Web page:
The Articles of Agreement of the International Monetary Fund were adopted at the United Nations Monetary and Financial Conference (Bretton Woods, New Hampshire) on July 22, 1944. They were originally accepted by 29 countries and since then have been signed and ratified by a total of 189 Member countries. As the charter of the organization, the Articles lay out the Fund’s purposes, which include the promotion of “international monetary cooperation through a permanent institution which provides the machinery for consultation and collaboration on international monetary problems”. The Articles also establish the mandate of the Organization and its members’ rights and obligations, its governance structure and roles of its organs, and lays out various rules of operations including those related to the conduct of its operations and transactions regarding the Special Drawing Rights. The key functions of the IMF are the surveillance of the international monetary system and the monitoring of members’ economic and financial policies, the provision of Fund resources to member countries in need, and the delivery of technical assistance and financial services.
Since their adoption in 1944, the Articles of Agreement have been amended seven times, with the latest amendment adopted on December 15, 2010 (effective January 26, 2016). The Articles are complemented by the By-laws of the Fund adopted by the Board of Governors, themselves being supplemented by the Rules and Regulations adopted by the Executive Board.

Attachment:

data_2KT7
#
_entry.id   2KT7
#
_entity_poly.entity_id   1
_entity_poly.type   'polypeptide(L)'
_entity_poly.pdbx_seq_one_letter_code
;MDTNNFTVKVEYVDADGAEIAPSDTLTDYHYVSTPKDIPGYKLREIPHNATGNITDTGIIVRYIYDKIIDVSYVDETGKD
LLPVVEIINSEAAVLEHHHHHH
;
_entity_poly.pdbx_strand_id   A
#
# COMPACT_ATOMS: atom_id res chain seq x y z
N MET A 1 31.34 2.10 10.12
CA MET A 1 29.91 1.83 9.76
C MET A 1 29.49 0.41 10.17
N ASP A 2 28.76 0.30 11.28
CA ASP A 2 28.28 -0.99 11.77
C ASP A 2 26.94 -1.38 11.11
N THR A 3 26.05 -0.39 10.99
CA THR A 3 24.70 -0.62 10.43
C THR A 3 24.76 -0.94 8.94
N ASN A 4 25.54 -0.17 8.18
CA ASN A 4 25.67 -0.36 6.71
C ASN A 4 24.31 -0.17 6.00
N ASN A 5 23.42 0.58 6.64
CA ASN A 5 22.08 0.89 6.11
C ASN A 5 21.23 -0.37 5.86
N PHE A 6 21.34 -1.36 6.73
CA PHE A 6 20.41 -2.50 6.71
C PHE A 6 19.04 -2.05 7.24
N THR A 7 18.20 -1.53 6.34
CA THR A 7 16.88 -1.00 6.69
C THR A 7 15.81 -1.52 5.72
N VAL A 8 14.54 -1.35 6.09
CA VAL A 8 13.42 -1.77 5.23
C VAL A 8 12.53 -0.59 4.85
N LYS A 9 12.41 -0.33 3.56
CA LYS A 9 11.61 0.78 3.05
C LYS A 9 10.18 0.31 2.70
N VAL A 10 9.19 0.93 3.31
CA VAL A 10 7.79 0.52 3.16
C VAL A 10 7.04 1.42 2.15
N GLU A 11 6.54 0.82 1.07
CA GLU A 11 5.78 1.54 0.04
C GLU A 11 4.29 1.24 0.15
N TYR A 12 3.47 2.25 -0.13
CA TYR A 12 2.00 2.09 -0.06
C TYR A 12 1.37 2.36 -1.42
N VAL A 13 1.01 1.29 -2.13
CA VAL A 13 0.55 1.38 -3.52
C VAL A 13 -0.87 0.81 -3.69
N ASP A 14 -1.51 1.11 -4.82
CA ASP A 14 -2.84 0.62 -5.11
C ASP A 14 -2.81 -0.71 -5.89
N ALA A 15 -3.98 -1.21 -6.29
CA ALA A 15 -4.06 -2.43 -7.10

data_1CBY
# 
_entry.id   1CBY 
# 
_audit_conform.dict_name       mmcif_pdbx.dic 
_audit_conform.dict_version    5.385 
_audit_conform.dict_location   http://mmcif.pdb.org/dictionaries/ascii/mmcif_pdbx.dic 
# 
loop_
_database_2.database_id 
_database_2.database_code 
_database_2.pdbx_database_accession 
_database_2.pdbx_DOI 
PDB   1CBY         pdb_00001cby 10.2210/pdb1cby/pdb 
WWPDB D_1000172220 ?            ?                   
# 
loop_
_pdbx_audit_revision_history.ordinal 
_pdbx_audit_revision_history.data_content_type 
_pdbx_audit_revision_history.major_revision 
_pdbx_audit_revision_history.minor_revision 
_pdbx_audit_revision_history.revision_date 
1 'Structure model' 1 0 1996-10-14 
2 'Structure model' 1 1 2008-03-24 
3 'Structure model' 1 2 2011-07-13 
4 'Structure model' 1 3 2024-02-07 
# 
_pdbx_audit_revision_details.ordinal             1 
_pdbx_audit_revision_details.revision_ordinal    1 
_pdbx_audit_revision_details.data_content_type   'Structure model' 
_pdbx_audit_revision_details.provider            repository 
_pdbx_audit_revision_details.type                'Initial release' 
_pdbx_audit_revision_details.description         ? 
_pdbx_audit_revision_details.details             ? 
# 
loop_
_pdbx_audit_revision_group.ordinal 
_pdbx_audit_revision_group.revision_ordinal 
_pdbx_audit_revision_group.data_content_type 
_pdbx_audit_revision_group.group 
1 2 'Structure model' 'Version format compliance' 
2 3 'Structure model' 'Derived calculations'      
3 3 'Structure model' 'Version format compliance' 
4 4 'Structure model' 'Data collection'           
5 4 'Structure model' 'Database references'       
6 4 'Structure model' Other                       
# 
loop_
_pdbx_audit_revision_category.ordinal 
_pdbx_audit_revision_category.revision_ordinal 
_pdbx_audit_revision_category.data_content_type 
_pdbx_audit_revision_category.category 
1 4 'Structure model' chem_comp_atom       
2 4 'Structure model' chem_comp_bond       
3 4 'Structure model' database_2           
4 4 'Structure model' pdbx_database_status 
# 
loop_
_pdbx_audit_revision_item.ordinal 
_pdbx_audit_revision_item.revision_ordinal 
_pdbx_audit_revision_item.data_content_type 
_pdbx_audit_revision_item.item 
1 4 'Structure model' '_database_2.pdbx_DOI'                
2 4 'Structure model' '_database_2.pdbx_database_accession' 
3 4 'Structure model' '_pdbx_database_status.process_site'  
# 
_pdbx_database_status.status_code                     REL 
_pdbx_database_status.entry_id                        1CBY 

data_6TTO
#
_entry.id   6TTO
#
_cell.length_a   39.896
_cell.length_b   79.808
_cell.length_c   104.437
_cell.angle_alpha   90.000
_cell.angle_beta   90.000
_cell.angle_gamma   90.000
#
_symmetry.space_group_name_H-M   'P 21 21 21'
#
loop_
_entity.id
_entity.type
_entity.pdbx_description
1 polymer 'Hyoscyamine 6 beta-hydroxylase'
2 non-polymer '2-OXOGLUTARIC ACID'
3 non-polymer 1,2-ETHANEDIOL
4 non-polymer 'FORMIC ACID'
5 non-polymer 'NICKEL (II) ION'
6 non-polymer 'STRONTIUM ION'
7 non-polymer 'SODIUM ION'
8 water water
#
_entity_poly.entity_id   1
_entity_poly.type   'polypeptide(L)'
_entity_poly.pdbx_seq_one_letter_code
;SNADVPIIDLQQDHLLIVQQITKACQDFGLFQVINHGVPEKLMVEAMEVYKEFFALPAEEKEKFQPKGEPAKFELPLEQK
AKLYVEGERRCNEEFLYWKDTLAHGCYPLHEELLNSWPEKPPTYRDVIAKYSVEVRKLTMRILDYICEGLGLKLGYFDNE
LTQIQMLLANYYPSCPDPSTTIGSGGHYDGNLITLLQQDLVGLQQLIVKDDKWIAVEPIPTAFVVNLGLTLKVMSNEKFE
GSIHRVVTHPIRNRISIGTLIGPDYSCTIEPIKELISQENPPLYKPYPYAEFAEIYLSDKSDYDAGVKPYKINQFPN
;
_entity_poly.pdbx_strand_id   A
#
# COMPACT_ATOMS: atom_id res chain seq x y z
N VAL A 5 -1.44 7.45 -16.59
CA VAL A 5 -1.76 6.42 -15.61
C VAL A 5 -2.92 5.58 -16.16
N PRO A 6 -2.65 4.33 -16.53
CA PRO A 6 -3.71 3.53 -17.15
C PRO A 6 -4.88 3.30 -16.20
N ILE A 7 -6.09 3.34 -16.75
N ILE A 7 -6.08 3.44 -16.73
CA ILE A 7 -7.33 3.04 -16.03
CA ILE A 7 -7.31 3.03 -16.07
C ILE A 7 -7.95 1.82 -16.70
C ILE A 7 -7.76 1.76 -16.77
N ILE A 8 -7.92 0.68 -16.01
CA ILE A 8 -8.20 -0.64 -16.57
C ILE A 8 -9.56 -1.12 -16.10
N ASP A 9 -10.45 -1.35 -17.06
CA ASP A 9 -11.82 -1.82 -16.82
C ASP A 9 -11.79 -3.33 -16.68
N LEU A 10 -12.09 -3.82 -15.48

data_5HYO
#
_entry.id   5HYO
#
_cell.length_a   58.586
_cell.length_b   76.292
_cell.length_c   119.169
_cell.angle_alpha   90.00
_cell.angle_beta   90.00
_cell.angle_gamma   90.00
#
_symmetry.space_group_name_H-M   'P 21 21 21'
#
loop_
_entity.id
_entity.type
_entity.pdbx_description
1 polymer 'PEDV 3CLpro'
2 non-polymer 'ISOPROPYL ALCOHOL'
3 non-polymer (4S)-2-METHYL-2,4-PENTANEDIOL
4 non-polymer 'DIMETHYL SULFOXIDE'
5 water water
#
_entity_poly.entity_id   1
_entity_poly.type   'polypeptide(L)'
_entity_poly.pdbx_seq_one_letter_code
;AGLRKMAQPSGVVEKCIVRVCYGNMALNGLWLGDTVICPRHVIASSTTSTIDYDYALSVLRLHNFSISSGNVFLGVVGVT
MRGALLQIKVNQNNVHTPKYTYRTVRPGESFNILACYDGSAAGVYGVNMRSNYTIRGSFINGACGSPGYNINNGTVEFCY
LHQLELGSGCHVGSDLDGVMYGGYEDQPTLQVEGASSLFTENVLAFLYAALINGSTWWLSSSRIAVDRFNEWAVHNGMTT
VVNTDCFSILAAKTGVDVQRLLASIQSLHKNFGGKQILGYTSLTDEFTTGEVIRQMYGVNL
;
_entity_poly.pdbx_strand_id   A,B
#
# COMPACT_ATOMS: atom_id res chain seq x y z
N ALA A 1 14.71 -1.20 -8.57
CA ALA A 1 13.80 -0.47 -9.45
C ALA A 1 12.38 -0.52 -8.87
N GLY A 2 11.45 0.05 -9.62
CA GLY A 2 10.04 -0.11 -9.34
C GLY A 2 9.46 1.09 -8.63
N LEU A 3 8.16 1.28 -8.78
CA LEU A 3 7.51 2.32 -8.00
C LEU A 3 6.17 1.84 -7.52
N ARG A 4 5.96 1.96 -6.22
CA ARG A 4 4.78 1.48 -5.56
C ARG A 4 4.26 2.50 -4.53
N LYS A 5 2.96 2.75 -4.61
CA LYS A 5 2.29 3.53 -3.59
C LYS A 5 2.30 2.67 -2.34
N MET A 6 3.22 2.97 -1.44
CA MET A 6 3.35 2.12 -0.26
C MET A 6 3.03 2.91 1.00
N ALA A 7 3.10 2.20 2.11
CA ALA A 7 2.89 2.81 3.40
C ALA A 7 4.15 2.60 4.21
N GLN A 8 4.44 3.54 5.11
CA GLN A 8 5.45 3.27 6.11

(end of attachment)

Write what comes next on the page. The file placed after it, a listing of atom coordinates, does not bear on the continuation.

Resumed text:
The paper provides an overall view of communications across various areas of economic policy, aiming to help country authorities as they increasingly use communications as a policy tool in its own right. The paper identifies frontier communications challenges, drawing on a large body of research on the salient issues. Although communications can never be a substitute for good policies, economic reforms are more likely to fail or even be reversed if they are not understood or accepted by those whom they affect.
Mr. Mario de Zamaroczy, Mr. Vincent Fleuriet, and Mr. Jose G Gijon
This paper discusses possible reserve management approaches in the Central African Economic and Monetary Community (CEMAC). The paper looks beyond the region’s current oil crisis and proposes a new approach to international reserve management in the medium term.
Against the background of the pandemic shock, a coup d’état on August 18, 2020 led to a period of international disengagement with Mali and an economic blockade by ECOWAS until the appointment of a transitional government in October. Fund engagement was also put on hold during this period, delaying the resumption of discussions under the 2nd and 3rd reviews of the ECF. The transitional government, which will be in place for 18 months until general elections, announced its full adherence to the international obligations and commitments of the previous government, including the reform agenda under the ECF.
While macroeconomic policies in recent years have succeeded in restoring
elements of macroeconomic stability under difficult circumstances, macroeconomic
conditions are nonetheless precarious. The recent fall in commodity prices, new spending
initiatives, and looser spending oversight during the political transition period have led to a
weaker fiscal position mostly financed by the central bank. In that context, international
reserves have fallen to critically low levels (one week of import coverage). Balance of
payments needs remain both urgent and protracted.